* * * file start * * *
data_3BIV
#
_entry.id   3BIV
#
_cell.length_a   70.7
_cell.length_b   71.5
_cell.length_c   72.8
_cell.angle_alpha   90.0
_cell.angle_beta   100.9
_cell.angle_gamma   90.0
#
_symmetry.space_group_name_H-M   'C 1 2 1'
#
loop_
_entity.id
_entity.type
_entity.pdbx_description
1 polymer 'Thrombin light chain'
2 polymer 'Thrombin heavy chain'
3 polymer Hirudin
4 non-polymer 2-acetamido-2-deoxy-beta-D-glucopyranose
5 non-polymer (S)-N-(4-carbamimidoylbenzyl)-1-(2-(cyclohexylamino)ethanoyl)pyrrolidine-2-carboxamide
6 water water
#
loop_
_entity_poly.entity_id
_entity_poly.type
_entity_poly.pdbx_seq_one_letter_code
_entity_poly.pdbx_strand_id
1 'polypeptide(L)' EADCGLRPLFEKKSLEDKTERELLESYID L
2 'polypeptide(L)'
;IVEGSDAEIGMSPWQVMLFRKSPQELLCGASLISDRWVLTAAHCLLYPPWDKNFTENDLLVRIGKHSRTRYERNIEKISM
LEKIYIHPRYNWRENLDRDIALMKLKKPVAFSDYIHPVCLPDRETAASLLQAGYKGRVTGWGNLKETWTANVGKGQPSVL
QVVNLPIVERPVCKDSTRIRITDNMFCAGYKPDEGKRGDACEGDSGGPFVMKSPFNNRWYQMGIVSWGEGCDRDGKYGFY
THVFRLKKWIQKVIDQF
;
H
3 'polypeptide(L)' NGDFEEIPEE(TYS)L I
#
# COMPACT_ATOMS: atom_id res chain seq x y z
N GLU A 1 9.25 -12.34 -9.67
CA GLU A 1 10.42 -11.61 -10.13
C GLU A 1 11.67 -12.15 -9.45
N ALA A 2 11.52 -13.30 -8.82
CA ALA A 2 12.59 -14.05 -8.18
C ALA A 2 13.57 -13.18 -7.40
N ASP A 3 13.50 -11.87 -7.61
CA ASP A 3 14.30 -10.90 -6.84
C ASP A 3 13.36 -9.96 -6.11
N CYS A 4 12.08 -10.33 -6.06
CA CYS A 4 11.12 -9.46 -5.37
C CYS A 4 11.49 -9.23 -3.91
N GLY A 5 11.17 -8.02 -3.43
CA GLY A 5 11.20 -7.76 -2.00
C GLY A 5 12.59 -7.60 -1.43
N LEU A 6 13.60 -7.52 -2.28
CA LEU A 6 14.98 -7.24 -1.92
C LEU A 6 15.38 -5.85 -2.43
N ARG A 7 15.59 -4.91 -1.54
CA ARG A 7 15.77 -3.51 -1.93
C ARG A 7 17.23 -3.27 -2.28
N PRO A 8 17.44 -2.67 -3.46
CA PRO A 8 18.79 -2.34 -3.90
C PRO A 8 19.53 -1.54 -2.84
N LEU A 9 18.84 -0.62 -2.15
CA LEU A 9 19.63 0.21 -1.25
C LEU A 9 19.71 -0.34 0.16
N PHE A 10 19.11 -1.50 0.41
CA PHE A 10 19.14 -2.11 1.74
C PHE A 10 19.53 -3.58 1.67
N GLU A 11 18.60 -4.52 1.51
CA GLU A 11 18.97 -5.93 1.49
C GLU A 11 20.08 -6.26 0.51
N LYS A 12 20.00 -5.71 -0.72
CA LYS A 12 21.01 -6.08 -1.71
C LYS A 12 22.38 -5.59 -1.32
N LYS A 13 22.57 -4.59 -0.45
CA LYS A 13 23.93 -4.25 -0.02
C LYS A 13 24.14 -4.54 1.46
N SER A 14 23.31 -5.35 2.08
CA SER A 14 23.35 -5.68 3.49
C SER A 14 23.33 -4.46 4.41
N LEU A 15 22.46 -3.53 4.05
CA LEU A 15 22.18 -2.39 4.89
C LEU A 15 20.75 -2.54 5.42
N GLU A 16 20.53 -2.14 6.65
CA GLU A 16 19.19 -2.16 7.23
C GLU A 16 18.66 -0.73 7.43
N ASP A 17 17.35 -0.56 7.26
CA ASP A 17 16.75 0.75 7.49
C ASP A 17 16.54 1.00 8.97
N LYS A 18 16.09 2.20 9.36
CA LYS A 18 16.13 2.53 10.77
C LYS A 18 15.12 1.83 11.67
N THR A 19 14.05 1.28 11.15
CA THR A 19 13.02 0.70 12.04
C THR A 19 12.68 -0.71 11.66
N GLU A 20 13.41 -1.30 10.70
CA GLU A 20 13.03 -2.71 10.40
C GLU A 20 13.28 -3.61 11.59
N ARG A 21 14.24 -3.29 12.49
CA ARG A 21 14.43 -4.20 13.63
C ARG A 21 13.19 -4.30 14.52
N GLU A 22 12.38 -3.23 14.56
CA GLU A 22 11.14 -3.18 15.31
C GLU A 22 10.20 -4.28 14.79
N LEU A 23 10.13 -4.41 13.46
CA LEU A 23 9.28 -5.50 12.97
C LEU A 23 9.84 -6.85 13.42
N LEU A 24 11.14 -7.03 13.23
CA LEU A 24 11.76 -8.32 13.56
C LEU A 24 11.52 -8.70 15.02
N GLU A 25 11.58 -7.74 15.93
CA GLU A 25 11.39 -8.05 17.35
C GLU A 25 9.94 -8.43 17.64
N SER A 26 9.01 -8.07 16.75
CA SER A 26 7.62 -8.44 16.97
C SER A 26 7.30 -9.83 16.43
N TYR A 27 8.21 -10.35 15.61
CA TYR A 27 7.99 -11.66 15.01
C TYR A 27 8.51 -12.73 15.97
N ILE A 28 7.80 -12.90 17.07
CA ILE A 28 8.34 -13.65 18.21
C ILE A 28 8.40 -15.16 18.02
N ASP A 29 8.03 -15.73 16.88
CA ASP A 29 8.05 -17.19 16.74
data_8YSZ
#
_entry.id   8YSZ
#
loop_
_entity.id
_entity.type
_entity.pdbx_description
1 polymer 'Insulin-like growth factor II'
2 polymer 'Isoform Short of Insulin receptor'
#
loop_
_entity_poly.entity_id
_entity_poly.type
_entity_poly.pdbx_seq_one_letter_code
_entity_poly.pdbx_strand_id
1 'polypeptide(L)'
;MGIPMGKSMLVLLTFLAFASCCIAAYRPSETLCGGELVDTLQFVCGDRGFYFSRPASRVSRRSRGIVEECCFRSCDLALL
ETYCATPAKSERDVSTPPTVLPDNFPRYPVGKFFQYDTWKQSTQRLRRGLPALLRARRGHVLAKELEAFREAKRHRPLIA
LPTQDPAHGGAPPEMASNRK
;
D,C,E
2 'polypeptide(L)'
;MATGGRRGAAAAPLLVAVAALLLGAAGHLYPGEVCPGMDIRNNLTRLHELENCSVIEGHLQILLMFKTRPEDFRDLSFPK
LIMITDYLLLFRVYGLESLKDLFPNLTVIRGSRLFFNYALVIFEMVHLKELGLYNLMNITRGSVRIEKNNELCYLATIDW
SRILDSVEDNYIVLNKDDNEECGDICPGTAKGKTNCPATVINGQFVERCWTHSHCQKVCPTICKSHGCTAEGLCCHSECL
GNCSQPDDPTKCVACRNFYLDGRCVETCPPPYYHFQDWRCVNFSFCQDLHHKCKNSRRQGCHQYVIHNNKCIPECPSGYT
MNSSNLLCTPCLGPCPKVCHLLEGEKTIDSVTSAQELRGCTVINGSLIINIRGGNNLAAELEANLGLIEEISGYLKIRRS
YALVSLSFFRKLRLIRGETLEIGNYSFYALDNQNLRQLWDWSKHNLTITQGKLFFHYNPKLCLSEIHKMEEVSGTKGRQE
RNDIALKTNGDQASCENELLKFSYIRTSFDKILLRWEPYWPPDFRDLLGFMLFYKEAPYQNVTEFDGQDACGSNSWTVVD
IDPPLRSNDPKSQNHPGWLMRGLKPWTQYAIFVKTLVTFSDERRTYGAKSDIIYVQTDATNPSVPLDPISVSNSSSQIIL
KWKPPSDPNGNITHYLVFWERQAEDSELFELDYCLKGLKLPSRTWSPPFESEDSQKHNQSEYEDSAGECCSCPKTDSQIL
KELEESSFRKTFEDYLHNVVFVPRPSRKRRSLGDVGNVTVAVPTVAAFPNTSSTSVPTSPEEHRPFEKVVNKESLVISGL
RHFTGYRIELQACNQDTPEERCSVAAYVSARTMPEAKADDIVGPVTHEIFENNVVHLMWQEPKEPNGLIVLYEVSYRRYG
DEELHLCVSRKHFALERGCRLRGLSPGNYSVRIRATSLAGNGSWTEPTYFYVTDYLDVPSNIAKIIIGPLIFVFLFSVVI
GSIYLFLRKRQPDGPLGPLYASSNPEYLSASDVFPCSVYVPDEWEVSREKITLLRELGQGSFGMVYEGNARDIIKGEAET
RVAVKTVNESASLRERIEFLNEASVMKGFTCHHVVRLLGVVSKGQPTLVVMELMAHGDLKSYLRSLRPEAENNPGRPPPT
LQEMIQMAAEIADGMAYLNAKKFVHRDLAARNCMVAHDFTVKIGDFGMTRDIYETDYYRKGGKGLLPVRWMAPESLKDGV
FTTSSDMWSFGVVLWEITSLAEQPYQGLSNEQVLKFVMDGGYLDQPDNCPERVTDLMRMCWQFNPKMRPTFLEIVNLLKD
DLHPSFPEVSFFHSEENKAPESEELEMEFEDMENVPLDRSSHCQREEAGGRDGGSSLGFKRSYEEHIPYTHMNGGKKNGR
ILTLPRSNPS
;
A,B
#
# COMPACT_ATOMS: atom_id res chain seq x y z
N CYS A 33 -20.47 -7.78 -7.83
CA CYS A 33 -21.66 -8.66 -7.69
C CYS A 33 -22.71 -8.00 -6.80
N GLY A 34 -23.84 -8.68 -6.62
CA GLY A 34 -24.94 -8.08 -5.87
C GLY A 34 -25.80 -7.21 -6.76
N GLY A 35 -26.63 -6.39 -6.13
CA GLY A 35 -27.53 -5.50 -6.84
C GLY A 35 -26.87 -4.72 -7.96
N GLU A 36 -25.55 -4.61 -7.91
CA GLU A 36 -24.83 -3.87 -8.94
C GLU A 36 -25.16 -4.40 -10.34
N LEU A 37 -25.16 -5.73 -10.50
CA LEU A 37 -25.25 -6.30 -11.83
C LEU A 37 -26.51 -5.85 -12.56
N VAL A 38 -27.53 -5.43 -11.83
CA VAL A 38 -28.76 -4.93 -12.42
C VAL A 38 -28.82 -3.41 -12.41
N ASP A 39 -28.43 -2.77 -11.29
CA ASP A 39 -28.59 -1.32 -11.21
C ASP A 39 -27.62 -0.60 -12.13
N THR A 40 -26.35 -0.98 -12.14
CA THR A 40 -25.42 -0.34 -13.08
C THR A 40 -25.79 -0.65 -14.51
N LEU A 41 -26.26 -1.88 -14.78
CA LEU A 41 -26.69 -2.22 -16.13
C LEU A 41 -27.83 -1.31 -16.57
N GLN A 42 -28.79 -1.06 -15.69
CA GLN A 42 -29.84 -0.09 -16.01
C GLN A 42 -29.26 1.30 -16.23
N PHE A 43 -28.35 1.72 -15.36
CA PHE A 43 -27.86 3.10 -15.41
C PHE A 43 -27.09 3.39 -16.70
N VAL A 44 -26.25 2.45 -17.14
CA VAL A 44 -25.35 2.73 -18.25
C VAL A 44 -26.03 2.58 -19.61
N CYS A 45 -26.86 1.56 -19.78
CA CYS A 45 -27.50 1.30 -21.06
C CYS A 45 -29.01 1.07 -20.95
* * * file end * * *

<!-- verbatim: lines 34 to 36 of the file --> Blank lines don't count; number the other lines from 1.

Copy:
QVVNLPIVERPVCKDSTRIRITDNMFCAGYKPDEGKRGDACEGDSGGPFVMKSPFNNRWYQMGIVSWGEGCDRDGKYGFY
THVFRLKKWIQKVIDQF
;